Sleuthing around and unearthing secrets and truths have long been a key aspect of mystery-styled video games, made even more mainstream with the likes of Phoenix Wright and Sherlock Holmes. There is just something about playing detective, and in General Interactive Co’s Chinatown Detective Agency, players will enjoy an engaging journey filled with investigations and intrigue in this point-and-click, and made in Singapore adventure game, albeit with some missteps along the way.
Stepping into the gumshoes of one Amira Darma, we are introduced to the world of freelance private investigation in futuristic 2037, a decade following a global economic disaster that has transformed the world. Gone are the manual labour and governmental control, and in come automated drones and mega-corporation seeking to squeeze the people dry of every single cent.
Against this backdrop of helplessness, we join Darma in Singapore, a safe haven compared to the rest of the world, and where she sets down roots for her new agency. It makes perfect sense for a game like Chinatown Detective Agency to use this country as a foundation, especially considering its current (and likely future) status as a place that celebrates diversity and cultures, allowing for different types of characters with varying backgrounds to call the country home.
This obviously leads to a smattering of interesting cases that involves all sorts of factors, reflecting the very place that Chinatown Detective Agency calls home. More importantly, most of the cases are coloured by the unique cultures at play here, and how players and Darma adjust to address different concerns only enhances the variety in the game.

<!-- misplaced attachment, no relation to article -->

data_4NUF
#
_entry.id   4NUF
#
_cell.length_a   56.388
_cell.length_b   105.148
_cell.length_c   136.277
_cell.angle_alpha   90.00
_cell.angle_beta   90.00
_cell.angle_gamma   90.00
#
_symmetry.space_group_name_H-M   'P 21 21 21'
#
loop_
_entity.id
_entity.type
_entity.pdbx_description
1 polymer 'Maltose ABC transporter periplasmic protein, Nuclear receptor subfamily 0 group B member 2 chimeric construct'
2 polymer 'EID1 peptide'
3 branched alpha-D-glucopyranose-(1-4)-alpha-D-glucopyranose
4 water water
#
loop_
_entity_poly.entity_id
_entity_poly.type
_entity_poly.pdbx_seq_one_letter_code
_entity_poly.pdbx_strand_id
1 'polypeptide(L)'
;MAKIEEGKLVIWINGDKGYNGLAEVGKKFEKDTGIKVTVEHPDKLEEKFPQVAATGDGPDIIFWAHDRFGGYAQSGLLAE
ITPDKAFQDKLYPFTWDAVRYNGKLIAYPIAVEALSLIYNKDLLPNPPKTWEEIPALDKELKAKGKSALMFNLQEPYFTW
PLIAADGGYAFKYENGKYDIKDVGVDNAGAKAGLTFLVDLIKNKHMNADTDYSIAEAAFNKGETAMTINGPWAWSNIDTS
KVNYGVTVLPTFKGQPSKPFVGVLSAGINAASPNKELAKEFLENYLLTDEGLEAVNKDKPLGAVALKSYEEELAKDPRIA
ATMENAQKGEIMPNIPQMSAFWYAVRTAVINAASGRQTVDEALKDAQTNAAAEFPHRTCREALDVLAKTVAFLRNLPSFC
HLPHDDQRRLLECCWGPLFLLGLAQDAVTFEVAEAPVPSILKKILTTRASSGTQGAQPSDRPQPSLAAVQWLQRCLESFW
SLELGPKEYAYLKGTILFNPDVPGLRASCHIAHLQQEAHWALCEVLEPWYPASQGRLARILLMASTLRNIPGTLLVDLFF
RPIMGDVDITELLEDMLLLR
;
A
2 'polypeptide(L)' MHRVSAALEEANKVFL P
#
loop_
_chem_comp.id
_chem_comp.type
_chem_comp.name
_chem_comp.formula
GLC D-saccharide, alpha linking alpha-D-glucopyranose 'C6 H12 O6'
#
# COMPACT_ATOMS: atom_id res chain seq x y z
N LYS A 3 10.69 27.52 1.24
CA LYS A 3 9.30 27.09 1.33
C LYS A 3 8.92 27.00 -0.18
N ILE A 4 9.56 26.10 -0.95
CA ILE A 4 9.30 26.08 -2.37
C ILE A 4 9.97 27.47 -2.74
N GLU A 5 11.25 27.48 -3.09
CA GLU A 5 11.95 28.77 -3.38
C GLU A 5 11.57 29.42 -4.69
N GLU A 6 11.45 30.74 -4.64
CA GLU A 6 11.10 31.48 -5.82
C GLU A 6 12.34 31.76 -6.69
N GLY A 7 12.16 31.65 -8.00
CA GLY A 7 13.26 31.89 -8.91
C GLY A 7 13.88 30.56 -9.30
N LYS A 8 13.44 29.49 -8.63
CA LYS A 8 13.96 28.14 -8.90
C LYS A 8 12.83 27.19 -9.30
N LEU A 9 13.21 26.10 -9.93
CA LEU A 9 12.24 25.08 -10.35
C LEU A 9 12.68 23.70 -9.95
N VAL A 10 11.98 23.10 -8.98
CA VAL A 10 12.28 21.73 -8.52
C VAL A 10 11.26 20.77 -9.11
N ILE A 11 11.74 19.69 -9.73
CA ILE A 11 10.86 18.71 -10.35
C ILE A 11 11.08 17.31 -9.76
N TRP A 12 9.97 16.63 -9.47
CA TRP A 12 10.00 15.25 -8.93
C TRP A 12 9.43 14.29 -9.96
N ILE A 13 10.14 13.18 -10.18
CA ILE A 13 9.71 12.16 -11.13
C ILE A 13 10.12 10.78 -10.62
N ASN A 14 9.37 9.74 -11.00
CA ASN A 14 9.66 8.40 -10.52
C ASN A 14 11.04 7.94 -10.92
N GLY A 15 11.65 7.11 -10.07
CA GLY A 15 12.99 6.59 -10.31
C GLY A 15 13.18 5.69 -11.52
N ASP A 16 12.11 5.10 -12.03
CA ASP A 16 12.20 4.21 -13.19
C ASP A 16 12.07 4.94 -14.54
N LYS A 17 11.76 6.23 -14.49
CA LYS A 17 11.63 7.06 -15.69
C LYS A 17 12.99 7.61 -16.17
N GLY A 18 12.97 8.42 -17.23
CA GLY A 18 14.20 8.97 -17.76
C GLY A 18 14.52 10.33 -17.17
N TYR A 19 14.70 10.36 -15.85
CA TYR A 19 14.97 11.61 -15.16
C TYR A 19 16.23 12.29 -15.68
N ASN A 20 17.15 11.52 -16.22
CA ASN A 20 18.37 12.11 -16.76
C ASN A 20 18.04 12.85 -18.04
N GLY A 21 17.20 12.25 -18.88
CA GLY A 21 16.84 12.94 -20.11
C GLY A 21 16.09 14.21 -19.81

This is perhaps most prominent in the three main clients that will determine what players will experience for the rest of the game. Whether you side with the shady fixer, a sophisticated socialite, or the determined politician, it will cut you off from the other two and result in playthroughs with different outcomes, the nature of the work involved, and replayability for your next run.
For the actual casework itself, the game functions like any good old point-and-click adventure, letting players collect noteworthy items and piece together the solutions needed. There is a level of hand holding that may strike veterans of the genre as odd, as our private eye is always aware of the important clues and where they fit exactly in the case. The heavy lifting then falls to the players when it comes to research, fact-checking, and the occasional codebreaking.
As mentioned earlier, the sleuthing work will test different disciplines, such as your ability to solve riddles and puzzles, codebreaking, or even your skills of observation and general knowledge in all areas. This will make or break Chinatown Detective Agency for many, requiring an investment of time and effort that could be one step too far for those not expecting such a challenging task.